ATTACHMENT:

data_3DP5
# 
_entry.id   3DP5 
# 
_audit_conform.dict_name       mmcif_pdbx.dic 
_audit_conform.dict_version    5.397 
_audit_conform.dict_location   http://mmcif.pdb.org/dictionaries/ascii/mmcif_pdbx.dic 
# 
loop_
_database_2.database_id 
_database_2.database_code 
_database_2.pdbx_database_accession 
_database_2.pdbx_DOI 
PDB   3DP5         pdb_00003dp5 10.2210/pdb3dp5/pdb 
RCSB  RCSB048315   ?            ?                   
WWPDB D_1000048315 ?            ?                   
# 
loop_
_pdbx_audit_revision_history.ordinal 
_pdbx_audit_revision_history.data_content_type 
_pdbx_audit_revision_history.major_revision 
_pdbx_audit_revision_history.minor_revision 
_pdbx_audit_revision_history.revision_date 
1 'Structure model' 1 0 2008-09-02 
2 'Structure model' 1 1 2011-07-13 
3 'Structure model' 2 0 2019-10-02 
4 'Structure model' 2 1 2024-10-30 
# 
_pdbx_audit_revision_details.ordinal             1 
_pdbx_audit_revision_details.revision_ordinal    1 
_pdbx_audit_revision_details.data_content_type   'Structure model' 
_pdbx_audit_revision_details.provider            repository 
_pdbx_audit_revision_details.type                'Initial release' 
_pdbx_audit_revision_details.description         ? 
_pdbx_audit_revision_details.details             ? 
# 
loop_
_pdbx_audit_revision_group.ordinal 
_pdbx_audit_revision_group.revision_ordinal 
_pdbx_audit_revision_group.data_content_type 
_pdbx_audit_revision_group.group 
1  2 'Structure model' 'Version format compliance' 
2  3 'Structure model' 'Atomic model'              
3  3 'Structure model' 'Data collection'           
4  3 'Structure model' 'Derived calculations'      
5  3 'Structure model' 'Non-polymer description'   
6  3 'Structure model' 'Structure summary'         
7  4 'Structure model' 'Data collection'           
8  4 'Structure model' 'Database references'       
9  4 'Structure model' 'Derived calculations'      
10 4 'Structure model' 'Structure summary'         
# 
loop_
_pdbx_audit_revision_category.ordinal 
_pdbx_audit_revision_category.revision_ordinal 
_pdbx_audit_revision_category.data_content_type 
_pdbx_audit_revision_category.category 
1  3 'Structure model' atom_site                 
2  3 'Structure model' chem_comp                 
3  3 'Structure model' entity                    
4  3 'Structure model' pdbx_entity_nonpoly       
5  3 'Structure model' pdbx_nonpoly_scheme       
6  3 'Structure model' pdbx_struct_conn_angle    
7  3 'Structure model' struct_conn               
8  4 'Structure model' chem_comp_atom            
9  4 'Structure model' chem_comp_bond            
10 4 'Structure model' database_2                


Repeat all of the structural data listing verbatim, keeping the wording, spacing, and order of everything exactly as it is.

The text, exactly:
data_3DP5
# 
_entry.id   3DP5 
# 
_audit_conform.dict_name       mmcif_pdbx.dic 
_audit_conform.dict_version    5.397 
_audit_conform.dict_location   http://mmcif.pdb.org/dictionaries/ascii/mmcif_pdbx.dic 
# 
loop_
_database_2.database_id 
_database_2.database_code 
_database_2.pdbx_database_accession 
_database_2.pdbx_DOI 
PDB   3DP5         pdb_00003dp5 10.2210/pdb3dp5/pdb 
RCSB  RCSB048315   ?            ?                   
WWPDB D_1000048315 ?            ?                   
# 
loop_
_pdbx_audit_revision_history.ordinal 
_pdbx_audit_revision_history.data_content_type 
_pdbx_audit_revision_history.major_revision 
_pdbx_audit_revision_history.minor_revision 
_pdbx_audit_revision_history.revision_date 
1 'Structure model' 1 0 2008-09-02 
2 'Structure model' 1 1 2011-07-13 
3 'Structure model' 2 0 2019-10-02 
4 'Structure model' 2 1 2024-10-30 
# 
_pdbx_audit_revision_details.ordinal             1 
_pdbx_audit_revision_details.revision_ordinal    1 
_pdbx_audit_revision_details.data_content_type   'Structure model' 
_pdbx_audit_revision_details.provider            repository 
_pdbx_audit_revision_details.type                'Initial release' 
_pdbx_audit_revision_details.description         ? 
_pdbx_audit_revision_details.details             ? 
# 
loop_
_pdbx_audit_revision_group.ordinal 
_pdbx_audit_revision_group.revision_ordinal 
_pdbx_audit_revision_group.data_content_type 
_pdbx_audit_revision_group.group 
1  2 'Structure model' 'Version format compliance' 
2  3 'Structure model' 'Atomic model'              
3  3 'Structure model' 'Data collection'           
4  3 'Structure model' 'Derived calculations'      
5  3 'Structure model' 'Non-polymer description'   
6  3 'Structure model' 'Structure summary'         
7  4 'Structure model' 'Data collection'           
8  4 'Structure model' 'Database references'       
9  4 'Structure model' 'Derived calculations'      
10 4 'Structure model' 'Structure summary'         
# 
loop_
_pdbx_audit_revision_category.ordinal 
_pdbx_audit_revision_category.revision_ordinal 
_pdbx_audit_revision_category.data_content_type 
_pdbx_audit_revision_category.category 
1  3 'Structure model' atom_site                 
2  3 'Structure model' chem_comp                 
3  3 'Structure model' entity                    
4  3 'Structure model' pdbx_entity_nonpoly       
5  3 'Structure model' pdbx_nonpoly_scheme       
6  3 'Structure model' pdbx_struct_conn_angle    
7  3 'Structure model' struct_conn               
8  4 'Structure model' chem_comp_atom            
9  4 'Structure model' chem_comp_bond            
10 4 'Structure model' database_2                